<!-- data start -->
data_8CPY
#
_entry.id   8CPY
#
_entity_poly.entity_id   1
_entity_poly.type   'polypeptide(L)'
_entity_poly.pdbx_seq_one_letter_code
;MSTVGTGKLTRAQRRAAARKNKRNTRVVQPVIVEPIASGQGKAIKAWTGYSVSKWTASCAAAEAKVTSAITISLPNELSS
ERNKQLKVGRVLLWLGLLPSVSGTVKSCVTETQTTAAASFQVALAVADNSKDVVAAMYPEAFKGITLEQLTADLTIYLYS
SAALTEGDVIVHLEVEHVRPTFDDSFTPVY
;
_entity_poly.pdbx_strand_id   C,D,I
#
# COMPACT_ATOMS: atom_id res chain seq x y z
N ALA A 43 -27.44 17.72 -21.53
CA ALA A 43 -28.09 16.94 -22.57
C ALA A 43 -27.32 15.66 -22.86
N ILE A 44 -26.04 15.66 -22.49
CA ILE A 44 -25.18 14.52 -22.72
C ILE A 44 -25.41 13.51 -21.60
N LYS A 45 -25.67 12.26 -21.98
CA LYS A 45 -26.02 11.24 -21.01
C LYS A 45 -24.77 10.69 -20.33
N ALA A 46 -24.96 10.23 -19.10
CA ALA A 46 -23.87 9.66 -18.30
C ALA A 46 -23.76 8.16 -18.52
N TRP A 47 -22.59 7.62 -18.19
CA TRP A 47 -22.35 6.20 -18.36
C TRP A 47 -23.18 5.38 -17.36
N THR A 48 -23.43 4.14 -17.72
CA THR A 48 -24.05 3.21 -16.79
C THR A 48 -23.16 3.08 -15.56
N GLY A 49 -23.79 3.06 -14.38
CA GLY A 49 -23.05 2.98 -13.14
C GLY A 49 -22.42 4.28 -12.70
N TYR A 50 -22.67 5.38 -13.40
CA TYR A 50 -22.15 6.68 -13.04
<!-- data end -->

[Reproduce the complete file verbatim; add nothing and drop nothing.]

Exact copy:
data_8CPY
#
_entry.id   8CPY
#
_entity_poly.entity_id   1
_entity_poly.type   'polypeptide(L)'
_entity_poly.pdbx_seq_one_letter_code
;MSTVGTGKLTRAQRRAAARKNKRNTRVVQPVIVEPIASGQGKAIKAWTGYSVSKWTASCAAAEAKVTSAITISLPNELSS
ERNKQLKVGRVLLWLGLLPSVSGTVKSCVTETQTTAAASFQVALAVADNSKDVVAAMYPEAFKGITLEQLTADLTIYLYS
SAALTEGDVIVHLEVEHVRPTFDDSFTPVY
;
_entity_poly.pdbx_strand_id   C,D,I
#
# COMPACT_ATOMS: atom_id res chain seq x y z
N ALA A 43 -27.44 17.72 -21.53
CA ALA A 43 -28.09 16.94 -22.57
C ALA A 43 -27.32 15.66 -22.86
N ILE A 44 -26.04 15.66 -22.49
CA ILE A 44 -25.18 14.52 -22.72
C ILE A 44 -25.41 13.51 -21.60
N LYS A 45 -25.67 12.26 -21.98
CA LYS A 45 -26.02 11.24 -21.01
C LYS A 45 -24.77 10.69 -20.33
N ALA A 46 -24.96 10.23 -19.10
CA ALA A 46 -23.87 9.66 -18.30
C ALA A 46 -23.76 8.16 -18.52
N TRP A 47 -22.59 7.62 -18.19
CA TRP A 47 -22.35 6.20 -18.36
C TRP A 47 -23.18 5.38 -17.36
N THR A 48 -23.43 4.14 -17.72
CA THR A 48 -24.05 3.21 -16.79
C THR A 48 -23.16 3.08 -15.56
N GLY A 49 -23.79 3.06 -14.38
CA GLY A 49 -23.05 2.98 -13.14
C GLY A 49 -22.42 4.28 -12.70
N TYR A 50 -22.67 5.38 -13.40
CA TYR A 50 -22.15 6.68 -13.04